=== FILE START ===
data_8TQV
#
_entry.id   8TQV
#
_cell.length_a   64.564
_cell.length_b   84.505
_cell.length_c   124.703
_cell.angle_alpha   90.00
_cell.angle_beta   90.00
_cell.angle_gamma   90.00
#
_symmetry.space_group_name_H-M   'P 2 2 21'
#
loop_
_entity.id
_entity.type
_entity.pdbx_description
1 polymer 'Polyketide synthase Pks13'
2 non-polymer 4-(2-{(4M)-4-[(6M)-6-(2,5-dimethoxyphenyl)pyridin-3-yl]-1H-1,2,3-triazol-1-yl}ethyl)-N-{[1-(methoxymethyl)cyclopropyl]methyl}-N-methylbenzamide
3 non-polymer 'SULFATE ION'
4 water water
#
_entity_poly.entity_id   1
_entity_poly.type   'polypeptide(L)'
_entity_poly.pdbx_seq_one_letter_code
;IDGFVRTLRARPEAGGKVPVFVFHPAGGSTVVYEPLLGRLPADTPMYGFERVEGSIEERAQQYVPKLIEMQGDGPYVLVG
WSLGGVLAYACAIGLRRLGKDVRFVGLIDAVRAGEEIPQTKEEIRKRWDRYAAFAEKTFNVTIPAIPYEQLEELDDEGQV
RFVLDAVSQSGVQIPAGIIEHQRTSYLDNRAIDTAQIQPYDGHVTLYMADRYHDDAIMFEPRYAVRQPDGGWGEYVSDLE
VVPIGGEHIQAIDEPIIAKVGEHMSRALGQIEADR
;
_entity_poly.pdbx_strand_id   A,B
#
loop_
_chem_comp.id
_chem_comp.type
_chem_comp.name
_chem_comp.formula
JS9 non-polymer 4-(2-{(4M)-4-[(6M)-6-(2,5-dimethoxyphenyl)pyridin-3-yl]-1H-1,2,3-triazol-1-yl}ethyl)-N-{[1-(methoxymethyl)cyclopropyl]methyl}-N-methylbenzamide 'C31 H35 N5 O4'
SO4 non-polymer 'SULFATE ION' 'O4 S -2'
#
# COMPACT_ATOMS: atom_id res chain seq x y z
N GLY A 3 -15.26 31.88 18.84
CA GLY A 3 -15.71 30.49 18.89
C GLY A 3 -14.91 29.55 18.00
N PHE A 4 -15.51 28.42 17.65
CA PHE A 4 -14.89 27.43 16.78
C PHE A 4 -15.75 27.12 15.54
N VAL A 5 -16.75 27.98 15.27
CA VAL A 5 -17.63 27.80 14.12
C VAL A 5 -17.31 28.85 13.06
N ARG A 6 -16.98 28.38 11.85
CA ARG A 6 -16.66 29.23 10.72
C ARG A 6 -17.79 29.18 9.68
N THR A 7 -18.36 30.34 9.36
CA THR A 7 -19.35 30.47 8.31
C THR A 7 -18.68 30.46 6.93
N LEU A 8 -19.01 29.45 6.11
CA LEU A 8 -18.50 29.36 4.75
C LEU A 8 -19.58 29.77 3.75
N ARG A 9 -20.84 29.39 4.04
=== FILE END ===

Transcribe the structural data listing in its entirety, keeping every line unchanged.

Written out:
data_8TQV
#
_entry.id   8TQV
#
_cell.length_a   64.564
_cell.length_b   84.505
_cell.length_c   124.703
_cell.angle_alpha   90.00
_cell.angle_beta   90.00
_cell.angle_gamma   90.00
#
_symmetry.space_group_name_H-M   'P 2 2 21'
#
loop_
_entity.id
_entity.type
_entity.pdbx_description
1 polymer 'Polyketide synthase Pks13'
2 non-polymer 4-(2-{(4M)-4-[(6M)-6-(2,5-dimethoxyphenyl)pyridin-3-yl]-1H-1,2,3-triazol-1-yl}ethyl)-N-{[1-(methoxymethyl)cyclopropyl]methyl}-N-methylbenzamide
3 non-polymer 'SULFATE ION'
4 water water
#
_entity_poly.entity_id   1
_entity_poly.type   'polypeptide(L)'
_entity_poly.pdbx_seq_one_letter_code
;IDGFVRTLRARPEAGGKVPVFVFHPAGGSTVVYEPLLGRLPADTPMYGFERVEGSIEERAQQYVPKLIEMQGDGPYVLVG
WSLGGVLAYACAIGLRRLGKDVRFVGLIDAVRAGEEIPQTKEEIRKRWDRYAAFAEKTFNVTIPAIPYEQLEELDDEGQV
RFVLDAVSQSGVQIPAGIIEHQRTSYLDNRAIDTAQIQPYDGHVTLYMADRYHDDAIMFEPRYAVRQPDGGWGEYVSDLE
VVPIGGEHIQAIDEPIIAKVGEHMSRALGQIEADR
;
_entity_poly.pdbx_strand_id   A,B
#
loop_
_chem_comp.id
_chem_comp.type
_chem_comp.name
_chem_comp.formula
JS9 non-polymer 4-(2-{(4M)-4-[(6M)-6-(2,5-dimethoxyphenyl)pyridin-3-yl]-1H-1,2,3-triazol-1-yl}ethyl)-N-{[1-(methoxymethyl)cyclopropyl]methyl}-N-methylbenzamide 'C31 H35 N5 O4'
SO4 non-polymer 'SULFATE ION' 'O4 S -2'
#
# COMPACT_ATOMS: atom_id res chain seq x y z
N GLY A 3 -15.26 31.88 18.84
CA GLY A 3 -15.71 30.49 18.89
C GLY A 3 -14.91 29.55 18.00
N PHE A 4 -15.51 28.42 17.65
CA PHE A 4 -14.89 27.43 16.78
C PHE A 4 -15.75 27.12 15.54
N VAL A 5 -16.75 27.98 15.27
CA VAL A 5 -17.63 27.80 14.12
C VAL A 5 -17.31 28.85 13.06
N ARG A 6 -16.98 28.38 11.85
CA ARG A 6 -16.66 29.23 10.72
C ARG A 6 -17.79 29.18 9.68
N THR A 7 -18.36 30.34 9.36
CA THR A 7 -19.35 30.47 8.31
C THR A 7 -18.68 30.46 6.93
N LEU A 8 -19.01 29.45 6.11
CA LEU A 8 -18.50 29.36 4.75
C LEU A 8 -19.58 29.77 3.75
N ARG A 9 -20.84 29.39 4.04